Top Games
Replay: 1. Sea Wolf (Midway), 2.Gun Fight (Midway), 3.Wheels (Midway), 4. Indy 800 (Atari), 5. Breakout (Atari), 6. Indy 4 (Atari), 7. BiPlane (Fun Games)

Other Significant Games: Death Race (Exidy), Blockade (Gremlin), Night Driver (Atari)

Entering Video Game Industry (major manufacturers only)
Bailey International, Cal Omega (?), Electrocoin, Fascination Ltd, Gametech, Gremlin Industries, Innovative Coin Corp, Sidam (?), Subelectro, United Games, World Wide Video Enterprises
Exiting Industry (major manufacturers only)
Bailey International, Digital Games, Edcoe (?), Electra Games, Electromotion, Fascination Ltd, Fun Games, Gametech, Innovative Coin Corp, World Wide Video Enterprises (?)
Top machine types, average weekly earnings:
Replay (street locations): Pool Tables $44, Flipper Pins $41, Jukebox (taverns) $41, Upright Video Games $36
Replay (arcades): Group Games (e.g. Indy 800) $310, Driving Games $46, Video Games $42, Flipper Games $38, Skee-Ball $38
Play Meter: Jukeboxes  $49, Pool Tables $41, Video Games $40

Percentage of Game Distribution (RePlay, September, 1976)Street Locations: Flippers 41%, TV Games 30%, Driving 14%, Rifles 6%Arcades: Flippers 34%, TV Games 18%, Rifles 17%, Novelties 13%
Percentage of Game Income (RePlay, September, 1976)
Street Locations: Flippers 49%, TV Games 21%, Driving 16%
Arcades: Flippers 37%, TV Games 21%, Rifles 14%, Group Games 9%

If you could operate just one machine type, what would it be? (Replay)
1.    Pinball, 2. Jukebox, 3. Pool Table, 4. TV Game

Most popular game types (Replay)Taverns: 1. Flipper Games, 2. Pool Tables, 3. Shuffle Alleys, 4. Soccer TablesRestaurants: 1. Flipper Games, 2. Video (upright), 3. Soccer Tables

            Play Meter called 1977 a "transition" year in coin-op. The transition they were talking about was from electro-mechanical to solid state technology. By the end of 1977 most pinball manufacturers were producing solid state pins while most video game manufacturers were switching to microprocessors. Ball-and-paddle games were finally a thing of the past with only a handful being produced (at least on the coin-op front). Some saw the coin-op video market as flat. In June Play Meter noted that while pinball and juke sales were soaring, video games "seem to be slipping". Elsewhere in the issue, Joe Robbins of Empire Distributing said that "Certainly the video games have peaked and are in a plateau." RePlay's spring survey noted that it was the third consecutive one in which video games as a group were labeled "trouble".  At the AMOA show the two most popular video games were Space Wars by Cinematronics and Circus by Exidy.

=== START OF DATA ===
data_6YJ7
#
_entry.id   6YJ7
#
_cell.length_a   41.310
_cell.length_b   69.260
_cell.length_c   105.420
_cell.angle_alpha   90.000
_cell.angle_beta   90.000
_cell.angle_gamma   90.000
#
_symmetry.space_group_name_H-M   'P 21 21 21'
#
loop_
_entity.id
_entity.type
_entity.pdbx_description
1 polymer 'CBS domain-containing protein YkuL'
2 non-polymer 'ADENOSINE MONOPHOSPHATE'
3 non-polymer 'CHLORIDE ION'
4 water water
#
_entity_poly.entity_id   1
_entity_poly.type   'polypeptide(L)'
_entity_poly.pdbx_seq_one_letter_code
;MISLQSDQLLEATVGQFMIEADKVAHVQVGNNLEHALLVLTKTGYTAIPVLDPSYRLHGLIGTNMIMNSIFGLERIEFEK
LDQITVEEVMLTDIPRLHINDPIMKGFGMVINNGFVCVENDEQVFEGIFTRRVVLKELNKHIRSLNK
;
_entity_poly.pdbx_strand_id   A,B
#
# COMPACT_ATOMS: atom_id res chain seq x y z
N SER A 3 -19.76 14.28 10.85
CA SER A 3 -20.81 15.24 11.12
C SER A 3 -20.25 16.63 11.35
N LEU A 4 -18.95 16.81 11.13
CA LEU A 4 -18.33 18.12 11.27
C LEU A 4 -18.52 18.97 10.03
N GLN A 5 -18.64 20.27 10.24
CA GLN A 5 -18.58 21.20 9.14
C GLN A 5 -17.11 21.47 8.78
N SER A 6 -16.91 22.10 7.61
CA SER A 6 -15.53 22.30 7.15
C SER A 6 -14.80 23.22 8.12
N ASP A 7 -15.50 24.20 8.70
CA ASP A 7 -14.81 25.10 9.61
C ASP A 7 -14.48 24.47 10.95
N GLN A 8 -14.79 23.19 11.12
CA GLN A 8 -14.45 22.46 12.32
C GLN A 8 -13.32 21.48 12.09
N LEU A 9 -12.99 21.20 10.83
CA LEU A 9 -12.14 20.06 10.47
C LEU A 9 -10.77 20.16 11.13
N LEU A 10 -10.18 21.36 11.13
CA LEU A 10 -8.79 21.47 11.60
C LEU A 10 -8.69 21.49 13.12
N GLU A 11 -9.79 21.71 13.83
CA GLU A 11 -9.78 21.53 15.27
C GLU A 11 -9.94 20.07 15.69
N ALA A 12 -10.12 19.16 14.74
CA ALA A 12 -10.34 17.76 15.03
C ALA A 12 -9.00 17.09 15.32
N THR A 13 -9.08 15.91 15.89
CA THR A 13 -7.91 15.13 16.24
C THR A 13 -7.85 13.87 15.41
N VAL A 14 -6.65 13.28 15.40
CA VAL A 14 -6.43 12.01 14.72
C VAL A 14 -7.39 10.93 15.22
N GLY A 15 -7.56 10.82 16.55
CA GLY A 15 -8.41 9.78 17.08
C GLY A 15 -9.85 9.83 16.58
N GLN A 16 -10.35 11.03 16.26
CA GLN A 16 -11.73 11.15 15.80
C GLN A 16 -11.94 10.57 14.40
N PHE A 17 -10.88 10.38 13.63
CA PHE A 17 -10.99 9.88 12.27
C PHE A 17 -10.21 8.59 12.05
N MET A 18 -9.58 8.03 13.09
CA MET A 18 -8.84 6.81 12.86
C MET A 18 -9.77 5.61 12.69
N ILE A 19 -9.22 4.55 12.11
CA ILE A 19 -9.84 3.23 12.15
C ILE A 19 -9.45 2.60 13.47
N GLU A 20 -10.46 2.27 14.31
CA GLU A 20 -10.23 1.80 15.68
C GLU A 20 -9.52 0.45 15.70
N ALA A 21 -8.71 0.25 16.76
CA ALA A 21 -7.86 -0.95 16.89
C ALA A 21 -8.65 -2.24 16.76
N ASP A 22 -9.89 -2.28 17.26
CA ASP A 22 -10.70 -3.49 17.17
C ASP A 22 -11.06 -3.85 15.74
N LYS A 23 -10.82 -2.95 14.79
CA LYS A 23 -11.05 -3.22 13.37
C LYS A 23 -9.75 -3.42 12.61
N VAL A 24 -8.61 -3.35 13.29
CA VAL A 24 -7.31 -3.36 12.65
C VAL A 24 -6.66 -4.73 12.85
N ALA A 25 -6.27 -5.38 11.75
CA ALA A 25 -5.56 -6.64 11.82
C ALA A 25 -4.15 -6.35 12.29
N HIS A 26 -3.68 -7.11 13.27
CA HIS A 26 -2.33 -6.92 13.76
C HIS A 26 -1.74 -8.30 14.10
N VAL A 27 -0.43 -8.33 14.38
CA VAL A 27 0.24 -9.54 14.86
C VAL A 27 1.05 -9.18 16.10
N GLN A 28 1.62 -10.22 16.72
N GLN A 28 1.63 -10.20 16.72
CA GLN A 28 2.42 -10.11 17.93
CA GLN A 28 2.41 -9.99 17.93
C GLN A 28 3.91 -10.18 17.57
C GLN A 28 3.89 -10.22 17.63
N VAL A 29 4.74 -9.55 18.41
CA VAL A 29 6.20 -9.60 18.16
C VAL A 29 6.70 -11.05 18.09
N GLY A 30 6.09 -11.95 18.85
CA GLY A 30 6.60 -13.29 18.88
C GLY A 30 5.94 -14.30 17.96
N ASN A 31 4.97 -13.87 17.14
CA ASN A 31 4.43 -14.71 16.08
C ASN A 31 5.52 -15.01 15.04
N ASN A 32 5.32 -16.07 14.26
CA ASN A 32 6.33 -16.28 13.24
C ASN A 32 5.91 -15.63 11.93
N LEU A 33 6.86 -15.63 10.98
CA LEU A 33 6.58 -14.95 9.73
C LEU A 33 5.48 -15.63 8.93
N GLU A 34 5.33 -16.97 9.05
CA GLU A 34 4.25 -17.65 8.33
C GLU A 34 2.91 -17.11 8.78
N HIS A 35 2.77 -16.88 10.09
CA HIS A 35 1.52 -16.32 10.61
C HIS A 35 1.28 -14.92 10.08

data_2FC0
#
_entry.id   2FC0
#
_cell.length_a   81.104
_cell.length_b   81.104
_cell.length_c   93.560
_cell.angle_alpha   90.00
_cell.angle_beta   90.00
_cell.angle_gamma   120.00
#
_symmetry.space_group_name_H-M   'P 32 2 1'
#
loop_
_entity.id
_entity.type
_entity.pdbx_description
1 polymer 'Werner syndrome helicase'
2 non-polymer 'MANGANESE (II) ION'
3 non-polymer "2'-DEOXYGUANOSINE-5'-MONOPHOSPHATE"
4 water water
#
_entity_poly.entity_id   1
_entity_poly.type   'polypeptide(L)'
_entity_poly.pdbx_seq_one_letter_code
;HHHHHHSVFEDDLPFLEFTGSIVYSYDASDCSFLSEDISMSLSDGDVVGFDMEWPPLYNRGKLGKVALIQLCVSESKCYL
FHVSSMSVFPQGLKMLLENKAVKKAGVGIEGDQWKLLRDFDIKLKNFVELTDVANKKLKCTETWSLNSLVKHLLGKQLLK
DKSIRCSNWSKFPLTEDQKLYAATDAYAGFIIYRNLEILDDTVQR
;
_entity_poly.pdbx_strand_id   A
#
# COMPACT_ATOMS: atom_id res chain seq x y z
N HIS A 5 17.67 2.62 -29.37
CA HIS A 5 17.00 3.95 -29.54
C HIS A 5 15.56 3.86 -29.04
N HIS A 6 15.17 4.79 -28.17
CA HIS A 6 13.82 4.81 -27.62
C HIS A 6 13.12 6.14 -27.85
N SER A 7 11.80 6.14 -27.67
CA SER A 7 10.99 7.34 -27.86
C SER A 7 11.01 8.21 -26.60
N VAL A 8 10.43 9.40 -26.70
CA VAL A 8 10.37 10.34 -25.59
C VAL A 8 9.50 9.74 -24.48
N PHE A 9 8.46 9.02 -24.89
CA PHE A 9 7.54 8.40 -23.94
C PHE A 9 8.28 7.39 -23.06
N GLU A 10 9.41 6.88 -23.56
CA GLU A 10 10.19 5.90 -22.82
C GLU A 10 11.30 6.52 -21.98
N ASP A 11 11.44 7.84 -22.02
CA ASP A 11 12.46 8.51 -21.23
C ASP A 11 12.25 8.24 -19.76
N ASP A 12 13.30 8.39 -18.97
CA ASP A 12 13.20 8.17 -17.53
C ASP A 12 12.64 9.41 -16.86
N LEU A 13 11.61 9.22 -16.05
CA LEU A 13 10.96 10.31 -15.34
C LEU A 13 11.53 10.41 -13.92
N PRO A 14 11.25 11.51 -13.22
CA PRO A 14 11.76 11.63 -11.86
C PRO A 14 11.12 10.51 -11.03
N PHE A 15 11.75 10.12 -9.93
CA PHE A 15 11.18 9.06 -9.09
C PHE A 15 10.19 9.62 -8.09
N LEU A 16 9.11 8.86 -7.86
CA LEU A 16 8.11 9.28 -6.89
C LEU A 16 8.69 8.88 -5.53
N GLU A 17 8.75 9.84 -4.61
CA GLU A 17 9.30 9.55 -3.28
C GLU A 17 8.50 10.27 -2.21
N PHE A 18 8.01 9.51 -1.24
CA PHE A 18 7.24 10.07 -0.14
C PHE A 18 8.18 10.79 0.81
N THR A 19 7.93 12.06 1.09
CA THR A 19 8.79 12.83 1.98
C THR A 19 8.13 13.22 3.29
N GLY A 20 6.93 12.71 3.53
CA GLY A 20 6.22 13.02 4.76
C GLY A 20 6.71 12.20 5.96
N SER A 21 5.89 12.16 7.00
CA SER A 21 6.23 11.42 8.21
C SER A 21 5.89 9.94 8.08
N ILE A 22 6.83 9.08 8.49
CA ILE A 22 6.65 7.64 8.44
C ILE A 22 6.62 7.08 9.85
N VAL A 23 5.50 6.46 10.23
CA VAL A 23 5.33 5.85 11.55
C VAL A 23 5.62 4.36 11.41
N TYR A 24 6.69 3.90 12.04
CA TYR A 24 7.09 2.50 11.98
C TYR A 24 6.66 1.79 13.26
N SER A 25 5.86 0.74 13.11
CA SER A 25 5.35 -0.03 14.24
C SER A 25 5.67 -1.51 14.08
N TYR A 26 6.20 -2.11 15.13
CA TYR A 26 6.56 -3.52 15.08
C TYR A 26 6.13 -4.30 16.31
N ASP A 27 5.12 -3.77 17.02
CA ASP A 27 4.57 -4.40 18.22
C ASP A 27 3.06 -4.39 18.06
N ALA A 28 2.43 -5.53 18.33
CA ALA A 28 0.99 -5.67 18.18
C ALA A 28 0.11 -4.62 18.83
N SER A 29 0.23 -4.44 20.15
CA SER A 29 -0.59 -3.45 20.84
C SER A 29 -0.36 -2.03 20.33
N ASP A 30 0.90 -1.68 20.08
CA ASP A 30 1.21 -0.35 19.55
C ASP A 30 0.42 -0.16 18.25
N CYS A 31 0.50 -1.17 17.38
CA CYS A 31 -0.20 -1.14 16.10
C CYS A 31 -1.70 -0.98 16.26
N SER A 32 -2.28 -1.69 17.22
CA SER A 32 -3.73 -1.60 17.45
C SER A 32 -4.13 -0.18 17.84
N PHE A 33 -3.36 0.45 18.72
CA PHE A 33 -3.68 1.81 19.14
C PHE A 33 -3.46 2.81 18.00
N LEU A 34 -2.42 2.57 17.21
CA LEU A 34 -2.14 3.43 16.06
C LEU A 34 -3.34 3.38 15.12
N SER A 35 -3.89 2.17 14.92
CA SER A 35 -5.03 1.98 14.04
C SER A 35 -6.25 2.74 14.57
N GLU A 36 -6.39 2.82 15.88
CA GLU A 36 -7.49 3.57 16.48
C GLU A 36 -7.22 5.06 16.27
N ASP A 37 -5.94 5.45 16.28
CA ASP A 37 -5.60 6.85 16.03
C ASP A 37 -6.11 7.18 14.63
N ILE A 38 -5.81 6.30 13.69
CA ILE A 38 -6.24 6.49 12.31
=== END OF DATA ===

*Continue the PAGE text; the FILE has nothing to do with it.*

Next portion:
Replay had a different name for 1977. They called it the "Year of the Electronic Pinball". Solid state pinballs were an instant hit with operators, who found them easier to service. Of the top 20 coin-op games in Replay's operator survey, 8 were pins including the #1 overall game, Evel Knievel, which sold 14,000 copies for Bally. September's Eight Ball (also by Bally) did even better with 20,320 sold. Even Atari got into the pinball game. Gottlieb, on the other hand, once the leading producer, was slow to climb on the solid state bandwagon and lost its #1 position to Williams and Bally. Another significant event, at least symbolically, was the legalization of pinball in Chicago, the birthplace of the modern pinball industry.